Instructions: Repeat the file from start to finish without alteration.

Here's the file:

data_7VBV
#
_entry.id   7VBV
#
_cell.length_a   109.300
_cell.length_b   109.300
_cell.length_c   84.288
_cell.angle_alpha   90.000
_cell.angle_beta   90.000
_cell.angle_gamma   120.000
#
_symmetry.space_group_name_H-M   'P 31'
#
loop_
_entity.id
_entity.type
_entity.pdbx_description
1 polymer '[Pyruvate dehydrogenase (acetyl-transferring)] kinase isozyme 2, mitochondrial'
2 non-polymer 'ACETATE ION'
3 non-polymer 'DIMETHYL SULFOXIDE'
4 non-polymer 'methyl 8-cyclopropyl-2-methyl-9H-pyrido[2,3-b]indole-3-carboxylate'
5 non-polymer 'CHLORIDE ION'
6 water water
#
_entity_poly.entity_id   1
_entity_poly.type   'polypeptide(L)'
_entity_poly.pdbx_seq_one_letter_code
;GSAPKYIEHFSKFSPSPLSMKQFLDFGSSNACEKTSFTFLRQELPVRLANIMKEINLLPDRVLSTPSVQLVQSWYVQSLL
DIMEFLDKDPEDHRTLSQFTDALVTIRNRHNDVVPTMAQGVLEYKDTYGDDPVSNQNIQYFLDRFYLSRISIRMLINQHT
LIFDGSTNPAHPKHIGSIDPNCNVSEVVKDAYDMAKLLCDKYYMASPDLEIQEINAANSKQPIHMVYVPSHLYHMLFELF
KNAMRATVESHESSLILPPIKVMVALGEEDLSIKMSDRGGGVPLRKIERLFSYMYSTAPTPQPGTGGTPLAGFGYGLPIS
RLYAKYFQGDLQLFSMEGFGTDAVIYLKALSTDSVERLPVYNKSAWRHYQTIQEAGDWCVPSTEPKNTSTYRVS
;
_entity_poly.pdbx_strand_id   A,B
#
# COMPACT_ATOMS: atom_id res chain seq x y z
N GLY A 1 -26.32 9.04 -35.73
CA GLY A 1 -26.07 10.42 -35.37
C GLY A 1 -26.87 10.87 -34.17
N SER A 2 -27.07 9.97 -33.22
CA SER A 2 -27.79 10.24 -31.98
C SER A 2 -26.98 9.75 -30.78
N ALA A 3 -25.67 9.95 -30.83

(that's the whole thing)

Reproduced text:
data_7VBV
#
_entry.id   7VBV
#
_cell.length_a   109.300
_cell.length_b   109.300
_cell.length_c   84.288
_cell.angle_alpha   90.000
_cell.angle_beta   90.000
_cell.angle_gamma   120.000
#
_symmetry.space_group_name_H-M   'P 31'
#
loop_
_entity.id
_entity.type
_entity.pdbx_description
1 polymer '[Pyruvate dehydrogenase (acetyl-transferring)] kinase isozyme 2, mitochondrial'
2 non-polymer 'ACETATE ION'
3 non-polymer 'DIMETHYL SULFOXIDE'
4 non-polymer 'methyl 8-cyclopropyl-2-methyl-9H-pyrido[2,3-b]indole-3-carboxylate'
5 non-polymer 'CHLORIDE ION'
6 water water
#
_entity_poly.entity_id   1
_entity_poly.type   'polypeptide(L)'
_entity_poly.pdbx_seq_one_letter_code
;GSAPKYIEHFSKFSPSPLSMKQFLDFGSSNACEKTSFTFLRQELPVRLANIMKEINLLPDRVLSTPSVQLVQSWYVQSLL
DIMEFLDKDPEDHRTLSQFTDALVTIRNRHNDVVPTMAQGVLEYKDTYGDDPVSNQNIQYFLDRFYLSRISIRMLINQHT
LIFDGSTNPAHPKHIGSIDPNCNVSEVVKDAYDMAKLLCDKYYMASPDLEIQEINAANSKQPIHMVYVPSHLYHMLFELF
KNAMRATVESHESSLILPPIKVMVALGEEDLSIKMSDRGGGVPLRKIERLFSYMYSTAPTPQPGTGGTPLAGFGYGLPIS
RLYAKYFQGDLQLFSMEGFGTDAVIYLKALSTDSVERLPVYNKSAWRHYQTIQEAGDWCVPSTEPKNTSTYRVS
;
_entity_poly.pdbx_strand_id   A,B
#
# COMPACT_ATOMS: atom_id res chain seq x y z
N GLY A 1 -26.32 9.04 -35.73
CA GLY A 1 -26.07 10.42 -35.37
C GLY A 1 -26.87 10.87 -34.17
N SER A 2 -27.07 9.97 -33.22
CA SER A 2 -27.79 10.24 -31.98
C SER A 2 -26.98 9.75 -30.78
N ALA A 3 -25.67 9.95 -30.83